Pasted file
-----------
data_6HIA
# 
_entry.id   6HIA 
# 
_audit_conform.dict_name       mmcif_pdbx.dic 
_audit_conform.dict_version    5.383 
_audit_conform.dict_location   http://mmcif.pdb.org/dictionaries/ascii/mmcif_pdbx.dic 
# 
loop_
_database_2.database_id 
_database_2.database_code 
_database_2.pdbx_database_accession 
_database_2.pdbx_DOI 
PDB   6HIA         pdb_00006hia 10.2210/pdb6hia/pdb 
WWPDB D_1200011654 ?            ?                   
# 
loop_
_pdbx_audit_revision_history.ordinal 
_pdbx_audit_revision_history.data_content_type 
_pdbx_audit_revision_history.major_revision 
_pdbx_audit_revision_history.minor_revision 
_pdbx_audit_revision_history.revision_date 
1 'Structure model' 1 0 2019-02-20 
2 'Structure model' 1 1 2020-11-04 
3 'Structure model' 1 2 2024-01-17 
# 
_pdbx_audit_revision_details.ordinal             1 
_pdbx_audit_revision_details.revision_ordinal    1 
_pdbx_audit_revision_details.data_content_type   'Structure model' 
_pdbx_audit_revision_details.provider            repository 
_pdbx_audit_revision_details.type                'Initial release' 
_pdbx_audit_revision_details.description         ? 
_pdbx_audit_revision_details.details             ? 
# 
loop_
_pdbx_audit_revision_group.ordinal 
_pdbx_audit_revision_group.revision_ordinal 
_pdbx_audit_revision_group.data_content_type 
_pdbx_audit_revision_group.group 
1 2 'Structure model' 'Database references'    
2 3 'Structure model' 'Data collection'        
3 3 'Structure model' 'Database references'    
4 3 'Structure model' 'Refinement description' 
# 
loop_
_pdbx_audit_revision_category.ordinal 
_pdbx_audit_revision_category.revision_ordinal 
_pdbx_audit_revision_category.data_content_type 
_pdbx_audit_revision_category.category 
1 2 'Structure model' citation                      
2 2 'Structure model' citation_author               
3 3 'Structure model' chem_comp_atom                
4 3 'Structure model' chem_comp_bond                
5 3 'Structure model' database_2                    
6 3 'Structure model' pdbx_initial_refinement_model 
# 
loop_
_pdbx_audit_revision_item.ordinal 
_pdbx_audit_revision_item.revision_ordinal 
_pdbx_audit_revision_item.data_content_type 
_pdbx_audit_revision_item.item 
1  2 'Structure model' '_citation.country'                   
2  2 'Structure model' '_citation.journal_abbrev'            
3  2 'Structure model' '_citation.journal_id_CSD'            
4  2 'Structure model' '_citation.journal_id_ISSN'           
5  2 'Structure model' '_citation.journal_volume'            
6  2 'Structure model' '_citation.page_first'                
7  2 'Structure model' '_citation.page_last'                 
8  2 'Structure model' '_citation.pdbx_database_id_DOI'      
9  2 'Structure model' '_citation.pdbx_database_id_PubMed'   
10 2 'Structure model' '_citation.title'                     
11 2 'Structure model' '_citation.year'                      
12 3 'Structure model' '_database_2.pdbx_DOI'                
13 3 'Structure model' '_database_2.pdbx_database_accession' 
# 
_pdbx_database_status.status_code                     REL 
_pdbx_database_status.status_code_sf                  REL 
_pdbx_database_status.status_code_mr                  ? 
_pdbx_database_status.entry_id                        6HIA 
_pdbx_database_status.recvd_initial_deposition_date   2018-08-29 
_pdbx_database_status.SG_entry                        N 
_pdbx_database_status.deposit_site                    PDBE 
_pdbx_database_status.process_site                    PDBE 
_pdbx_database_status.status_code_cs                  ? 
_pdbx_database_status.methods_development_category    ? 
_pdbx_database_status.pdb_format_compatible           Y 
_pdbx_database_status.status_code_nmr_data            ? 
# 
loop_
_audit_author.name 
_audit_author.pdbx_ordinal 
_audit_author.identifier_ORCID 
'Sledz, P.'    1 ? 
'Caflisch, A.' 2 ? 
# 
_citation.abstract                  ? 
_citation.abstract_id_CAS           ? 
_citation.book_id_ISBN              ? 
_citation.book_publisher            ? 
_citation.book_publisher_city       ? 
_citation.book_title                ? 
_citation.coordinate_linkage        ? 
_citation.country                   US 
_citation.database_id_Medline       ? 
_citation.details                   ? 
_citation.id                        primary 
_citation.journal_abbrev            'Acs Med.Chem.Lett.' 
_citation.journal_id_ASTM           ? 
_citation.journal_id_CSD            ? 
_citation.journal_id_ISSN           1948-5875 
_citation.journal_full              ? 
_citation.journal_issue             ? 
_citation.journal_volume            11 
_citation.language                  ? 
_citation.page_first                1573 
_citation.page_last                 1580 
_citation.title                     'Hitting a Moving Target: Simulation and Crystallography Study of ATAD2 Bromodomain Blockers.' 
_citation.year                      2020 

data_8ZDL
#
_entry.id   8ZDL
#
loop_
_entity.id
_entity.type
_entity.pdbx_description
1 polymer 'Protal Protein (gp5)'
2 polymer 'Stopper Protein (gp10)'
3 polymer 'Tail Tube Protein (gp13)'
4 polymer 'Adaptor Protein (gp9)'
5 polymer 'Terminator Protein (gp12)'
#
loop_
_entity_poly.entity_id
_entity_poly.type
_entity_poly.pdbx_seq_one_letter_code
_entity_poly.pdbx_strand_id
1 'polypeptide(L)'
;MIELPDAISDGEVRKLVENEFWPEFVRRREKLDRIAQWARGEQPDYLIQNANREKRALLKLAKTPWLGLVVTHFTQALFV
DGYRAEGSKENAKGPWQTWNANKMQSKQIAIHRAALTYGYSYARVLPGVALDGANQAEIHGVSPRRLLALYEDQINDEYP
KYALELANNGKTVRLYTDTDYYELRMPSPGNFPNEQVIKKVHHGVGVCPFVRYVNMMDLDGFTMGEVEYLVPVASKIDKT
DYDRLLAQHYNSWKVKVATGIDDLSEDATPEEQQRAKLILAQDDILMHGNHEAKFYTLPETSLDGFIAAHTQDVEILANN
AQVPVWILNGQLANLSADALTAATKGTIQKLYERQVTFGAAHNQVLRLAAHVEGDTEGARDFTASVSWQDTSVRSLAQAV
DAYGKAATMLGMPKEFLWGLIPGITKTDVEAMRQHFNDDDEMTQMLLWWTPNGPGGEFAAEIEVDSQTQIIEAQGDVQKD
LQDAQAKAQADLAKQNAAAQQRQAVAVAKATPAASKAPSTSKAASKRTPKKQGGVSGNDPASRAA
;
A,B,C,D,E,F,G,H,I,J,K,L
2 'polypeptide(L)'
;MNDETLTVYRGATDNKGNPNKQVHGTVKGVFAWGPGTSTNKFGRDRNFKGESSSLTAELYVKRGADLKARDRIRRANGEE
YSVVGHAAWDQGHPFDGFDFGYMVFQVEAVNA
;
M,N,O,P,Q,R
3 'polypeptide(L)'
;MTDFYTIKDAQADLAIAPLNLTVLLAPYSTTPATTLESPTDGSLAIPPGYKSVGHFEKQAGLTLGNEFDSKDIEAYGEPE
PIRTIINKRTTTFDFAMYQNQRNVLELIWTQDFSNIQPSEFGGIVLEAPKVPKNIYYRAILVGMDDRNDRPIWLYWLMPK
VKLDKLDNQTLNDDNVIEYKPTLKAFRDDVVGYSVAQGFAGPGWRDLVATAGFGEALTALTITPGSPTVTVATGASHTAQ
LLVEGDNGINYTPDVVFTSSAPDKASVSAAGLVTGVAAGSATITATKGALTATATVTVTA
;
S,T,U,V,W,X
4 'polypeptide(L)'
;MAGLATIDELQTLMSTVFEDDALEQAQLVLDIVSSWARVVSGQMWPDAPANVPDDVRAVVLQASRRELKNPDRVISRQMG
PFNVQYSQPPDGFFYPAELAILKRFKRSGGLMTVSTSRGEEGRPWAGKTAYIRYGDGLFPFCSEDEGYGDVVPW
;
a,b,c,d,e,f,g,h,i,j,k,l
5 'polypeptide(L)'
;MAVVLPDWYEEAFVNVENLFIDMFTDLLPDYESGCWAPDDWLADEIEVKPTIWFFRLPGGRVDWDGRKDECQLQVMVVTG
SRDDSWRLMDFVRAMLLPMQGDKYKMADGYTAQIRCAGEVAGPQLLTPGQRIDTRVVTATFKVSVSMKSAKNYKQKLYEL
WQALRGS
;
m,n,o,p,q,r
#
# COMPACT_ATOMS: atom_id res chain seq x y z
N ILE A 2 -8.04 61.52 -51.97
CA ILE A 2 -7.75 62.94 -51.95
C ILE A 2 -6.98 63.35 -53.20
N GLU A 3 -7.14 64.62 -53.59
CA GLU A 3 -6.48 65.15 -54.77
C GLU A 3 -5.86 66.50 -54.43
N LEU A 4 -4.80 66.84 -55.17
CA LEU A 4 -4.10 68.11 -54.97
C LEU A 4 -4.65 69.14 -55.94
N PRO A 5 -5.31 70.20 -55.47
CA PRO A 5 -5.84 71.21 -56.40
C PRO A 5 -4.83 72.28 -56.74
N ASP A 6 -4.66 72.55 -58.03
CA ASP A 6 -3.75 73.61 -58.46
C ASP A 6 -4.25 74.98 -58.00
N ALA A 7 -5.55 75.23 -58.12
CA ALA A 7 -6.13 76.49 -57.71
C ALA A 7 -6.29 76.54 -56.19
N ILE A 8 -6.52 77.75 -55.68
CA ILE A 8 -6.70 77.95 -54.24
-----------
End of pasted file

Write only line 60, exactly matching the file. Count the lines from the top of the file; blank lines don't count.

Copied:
_pdbx_audit_revision_item.data_content_type 